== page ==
High pollen count predicted
8 May 2006, 18:17
Published: 08 May 2006 18:17 GMT+02:00
"We reckon the pollen count will remain very high," said pollen expert, Agneta Ekebom, to TT news agency.
Last Saturday, Stockholm registered a count of over 4 000 pollen per cubic metre of air. In recent years, only 2000 and 2002 have seen such high concentrations.
Gothenburg had even higher counts on Saturday - 4 900 pollen per cubic metre of air. That's also a record for recent years, but a long way off the all-time high of 13 500 pollen on 26 April 1993.
Hayfever sufferers poured into the country's pharmacists over the weekend and over the counter medicines disappeared from the shelves in many stores faster than you could say 'Atishoo'. But the state-owned pharmacist chain Apoteket promises that there's no need to panic.
"I've spoken to our suppliers and it's just a few products which have completely sold out of stocks. There are plenty of other equally effective products available," said Carina Altsjö, head of Apoteket's anti-allergy medicines.
The birch has blossomed late this year. It usually starts around the end of April in the Stockholm area, but is about a week late.
On Monday, birches were blooming as far north as Östersund, but progress along the cooler coastal areas was far slower, said Agneta Ekebom, an expert at the Swedish Museum of Natural History.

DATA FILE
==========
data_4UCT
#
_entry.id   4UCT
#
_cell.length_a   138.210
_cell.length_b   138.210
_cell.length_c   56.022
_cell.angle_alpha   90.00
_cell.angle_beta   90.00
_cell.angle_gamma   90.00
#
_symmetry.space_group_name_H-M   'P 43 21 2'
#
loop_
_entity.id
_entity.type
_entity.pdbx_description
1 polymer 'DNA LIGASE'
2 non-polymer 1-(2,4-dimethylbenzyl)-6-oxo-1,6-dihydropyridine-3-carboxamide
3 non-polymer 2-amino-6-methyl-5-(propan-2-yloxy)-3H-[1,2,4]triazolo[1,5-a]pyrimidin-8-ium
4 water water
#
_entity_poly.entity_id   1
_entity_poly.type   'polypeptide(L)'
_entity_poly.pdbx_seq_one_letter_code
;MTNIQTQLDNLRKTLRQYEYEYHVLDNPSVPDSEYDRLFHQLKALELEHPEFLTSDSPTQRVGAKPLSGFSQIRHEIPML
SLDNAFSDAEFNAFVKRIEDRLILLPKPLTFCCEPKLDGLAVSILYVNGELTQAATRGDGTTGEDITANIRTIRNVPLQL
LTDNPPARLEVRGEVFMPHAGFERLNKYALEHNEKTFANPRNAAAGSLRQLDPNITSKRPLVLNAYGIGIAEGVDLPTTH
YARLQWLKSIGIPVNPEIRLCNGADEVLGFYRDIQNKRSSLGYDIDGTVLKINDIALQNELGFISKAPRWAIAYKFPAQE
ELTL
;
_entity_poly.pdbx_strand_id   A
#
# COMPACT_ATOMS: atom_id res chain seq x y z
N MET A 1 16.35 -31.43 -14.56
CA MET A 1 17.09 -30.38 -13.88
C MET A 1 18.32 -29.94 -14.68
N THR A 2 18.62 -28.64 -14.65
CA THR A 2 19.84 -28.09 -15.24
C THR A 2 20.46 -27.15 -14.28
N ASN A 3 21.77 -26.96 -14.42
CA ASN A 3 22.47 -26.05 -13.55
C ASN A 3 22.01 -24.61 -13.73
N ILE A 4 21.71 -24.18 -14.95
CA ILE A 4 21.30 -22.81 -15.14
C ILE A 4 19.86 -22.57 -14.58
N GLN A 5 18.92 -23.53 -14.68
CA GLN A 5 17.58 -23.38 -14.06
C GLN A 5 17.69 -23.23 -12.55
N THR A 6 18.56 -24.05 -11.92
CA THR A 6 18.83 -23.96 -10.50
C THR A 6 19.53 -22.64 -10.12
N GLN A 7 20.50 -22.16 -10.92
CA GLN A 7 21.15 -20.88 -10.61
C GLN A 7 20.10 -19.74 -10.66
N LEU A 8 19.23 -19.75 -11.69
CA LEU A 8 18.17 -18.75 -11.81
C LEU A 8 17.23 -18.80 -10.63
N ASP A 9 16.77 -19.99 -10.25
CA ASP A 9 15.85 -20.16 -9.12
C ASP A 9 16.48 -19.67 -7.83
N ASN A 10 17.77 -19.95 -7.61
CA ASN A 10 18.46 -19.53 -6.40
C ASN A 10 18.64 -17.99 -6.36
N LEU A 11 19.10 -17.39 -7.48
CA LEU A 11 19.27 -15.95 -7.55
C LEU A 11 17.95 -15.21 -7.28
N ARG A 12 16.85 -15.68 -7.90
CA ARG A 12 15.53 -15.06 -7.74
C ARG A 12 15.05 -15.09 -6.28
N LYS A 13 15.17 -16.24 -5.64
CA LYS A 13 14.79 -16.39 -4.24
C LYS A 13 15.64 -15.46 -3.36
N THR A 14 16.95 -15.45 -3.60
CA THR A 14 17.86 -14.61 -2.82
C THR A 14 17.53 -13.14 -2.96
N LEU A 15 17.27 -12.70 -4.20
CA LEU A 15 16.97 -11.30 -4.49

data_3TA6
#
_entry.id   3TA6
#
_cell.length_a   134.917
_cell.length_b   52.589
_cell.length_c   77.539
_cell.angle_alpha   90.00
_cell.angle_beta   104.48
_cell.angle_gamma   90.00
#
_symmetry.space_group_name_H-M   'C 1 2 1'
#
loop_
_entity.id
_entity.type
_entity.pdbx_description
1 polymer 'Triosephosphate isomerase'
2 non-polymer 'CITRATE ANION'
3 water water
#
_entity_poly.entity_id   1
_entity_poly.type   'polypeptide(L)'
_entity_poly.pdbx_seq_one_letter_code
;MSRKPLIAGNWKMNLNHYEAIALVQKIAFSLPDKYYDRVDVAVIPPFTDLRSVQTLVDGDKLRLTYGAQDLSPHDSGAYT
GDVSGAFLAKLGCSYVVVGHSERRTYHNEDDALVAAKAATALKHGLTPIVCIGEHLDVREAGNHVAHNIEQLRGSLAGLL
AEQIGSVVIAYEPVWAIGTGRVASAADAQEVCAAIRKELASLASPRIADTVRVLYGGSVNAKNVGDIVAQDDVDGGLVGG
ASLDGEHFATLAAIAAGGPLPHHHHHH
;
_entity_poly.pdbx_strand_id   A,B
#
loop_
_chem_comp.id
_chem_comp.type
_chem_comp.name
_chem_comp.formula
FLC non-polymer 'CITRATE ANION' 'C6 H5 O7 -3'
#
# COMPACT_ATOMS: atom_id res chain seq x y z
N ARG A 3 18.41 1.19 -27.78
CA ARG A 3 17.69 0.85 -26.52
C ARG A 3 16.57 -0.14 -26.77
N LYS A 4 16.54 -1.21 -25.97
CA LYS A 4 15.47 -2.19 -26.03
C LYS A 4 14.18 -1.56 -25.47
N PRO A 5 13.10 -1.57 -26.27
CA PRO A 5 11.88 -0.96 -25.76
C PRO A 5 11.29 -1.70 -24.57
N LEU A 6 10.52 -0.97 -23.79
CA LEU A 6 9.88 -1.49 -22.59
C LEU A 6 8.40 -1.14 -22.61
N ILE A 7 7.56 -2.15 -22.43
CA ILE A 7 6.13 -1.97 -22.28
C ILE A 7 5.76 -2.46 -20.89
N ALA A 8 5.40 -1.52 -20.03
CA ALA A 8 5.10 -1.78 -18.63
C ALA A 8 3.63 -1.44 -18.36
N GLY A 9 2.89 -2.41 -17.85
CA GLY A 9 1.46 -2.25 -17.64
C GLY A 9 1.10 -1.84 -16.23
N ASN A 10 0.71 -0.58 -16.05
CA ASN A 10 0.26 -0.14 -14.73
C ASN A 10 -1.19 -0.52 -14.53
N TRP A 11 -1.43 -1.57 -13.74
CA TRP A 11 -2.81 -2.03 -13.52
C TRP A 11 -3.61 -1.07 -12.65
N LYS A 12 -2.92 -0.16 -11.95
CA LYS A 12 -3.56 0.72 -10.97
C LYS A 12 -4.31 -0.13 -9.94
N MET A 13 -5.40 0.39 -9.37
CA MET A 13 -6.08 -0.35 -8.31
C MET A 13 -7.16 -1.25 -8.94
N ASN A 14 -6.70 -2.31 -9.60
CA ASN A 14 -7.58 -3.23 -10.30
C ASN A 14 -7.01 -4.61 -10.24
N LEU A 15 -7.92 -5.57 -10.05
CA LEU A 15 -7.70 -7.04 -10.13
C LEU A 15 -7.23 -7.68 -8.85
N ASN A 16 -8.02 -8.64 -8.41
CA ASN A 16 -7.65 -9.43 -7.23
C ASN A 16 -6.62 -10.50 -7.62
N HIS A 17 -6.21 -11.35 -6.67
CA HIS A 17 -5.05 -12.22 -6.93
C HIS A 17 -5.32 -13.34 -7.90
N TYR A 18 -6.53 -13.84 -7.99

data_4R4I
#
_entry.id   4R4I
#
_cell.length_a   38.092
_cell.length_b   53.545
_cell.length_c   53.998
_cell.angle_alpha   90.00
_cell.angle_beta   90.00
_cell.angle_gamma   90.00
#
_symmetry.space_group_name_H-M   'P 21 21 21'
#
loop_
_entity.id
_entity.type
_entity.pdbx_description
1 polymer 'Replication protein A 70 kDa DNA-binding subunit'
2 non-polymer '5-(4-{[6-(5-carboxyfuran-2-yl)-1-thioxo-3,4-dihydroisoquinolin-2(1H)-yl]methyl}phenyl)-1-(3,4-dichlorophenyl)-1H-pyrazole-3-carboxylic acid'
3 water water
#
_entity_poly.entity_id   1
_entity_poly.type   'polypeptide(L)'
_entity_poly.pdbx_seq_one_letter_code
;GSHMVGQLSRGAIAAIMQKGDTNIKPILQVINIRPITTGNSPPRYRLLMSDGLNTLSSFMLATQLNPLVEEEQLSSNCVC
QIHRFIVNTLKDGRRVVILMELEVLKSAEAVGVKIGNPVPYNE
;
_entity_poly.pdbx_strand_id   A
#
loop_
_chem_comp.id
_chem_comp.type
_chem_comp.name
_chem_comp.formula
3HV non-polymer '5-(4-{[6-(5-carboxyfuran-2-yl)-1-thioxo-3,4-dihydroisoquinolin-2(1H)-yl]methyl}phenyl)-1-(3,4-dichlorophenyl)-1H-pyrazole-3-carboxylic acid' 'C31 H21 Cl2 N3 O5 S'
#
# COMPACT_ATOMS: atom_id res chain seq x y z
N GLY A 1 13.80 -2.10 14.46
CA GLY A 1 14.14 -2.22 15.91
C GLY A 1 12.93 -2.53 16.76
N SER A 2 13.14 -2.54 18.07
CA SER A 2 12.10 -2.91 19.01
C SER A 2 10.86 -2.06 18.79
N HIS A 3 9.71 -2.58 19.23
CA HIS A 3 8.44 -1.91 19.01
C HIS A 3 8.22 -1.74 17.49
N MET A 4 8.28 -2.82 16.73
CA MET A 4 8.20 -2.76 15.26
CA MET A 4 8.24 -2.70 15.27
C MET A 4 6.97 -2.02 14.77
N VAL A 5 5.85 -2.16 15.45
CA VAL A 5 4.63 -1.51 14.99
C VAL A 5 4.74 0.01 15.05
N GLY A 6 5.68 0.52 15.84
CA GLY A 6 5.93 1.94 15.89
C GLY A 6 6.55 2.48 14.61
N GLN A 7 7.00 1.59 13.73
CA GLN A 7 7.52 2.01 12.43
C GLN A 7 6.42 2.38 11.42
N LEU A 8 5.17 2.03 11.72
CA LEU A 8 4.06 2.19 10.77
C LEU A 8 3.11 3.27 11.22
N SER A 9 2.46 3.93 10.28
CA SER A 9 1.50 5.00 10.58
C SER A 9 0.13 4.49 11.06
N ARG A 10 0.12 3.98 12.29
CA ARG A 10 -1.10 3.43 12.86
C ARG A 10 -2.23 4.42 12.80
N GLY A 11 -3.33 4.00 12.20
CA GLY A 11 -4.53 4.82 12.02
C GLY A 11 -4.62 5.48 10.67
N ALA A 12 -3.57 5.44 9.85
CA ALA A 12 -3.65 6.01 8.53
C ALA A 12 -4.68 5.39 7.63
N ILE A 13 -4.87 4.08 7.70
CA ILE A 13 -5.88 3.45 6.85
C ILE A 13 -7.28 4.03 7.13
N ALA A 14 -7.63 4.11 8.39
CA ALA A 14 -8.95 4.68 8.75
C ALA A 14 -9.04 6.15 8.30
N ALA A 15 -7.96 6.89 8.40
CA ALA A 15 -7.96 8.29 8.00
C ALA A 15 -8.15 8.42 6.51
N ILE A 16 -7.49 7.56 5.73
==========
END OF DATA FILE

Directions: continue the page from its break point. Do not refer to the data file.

As was predicted earlier, this year's pollen season has been shorter and more intense for hayfever sufferers. The key trees for sufferers are hazle and alder, which blossom first, and then birch and oak. The blossoming periods overlap with little respite in between.
The later the blossom comes, the higher the chances of extreme pollen concentrations, according to Robert Daun, an expert with Gothenburg University's botanic analysis group.
"The days are longer, the sun is up a longer time and drives the process," he said.
According to the Swedish meteorological office, SMHI, the weather in northern Sweden will remain stable until around Thursday. The weather in the south isn't expected to turn until the weekend.
But Robert Daun doesn't expect the high concentrations of pollen to last more than a few days, irrespective of when the rain comes.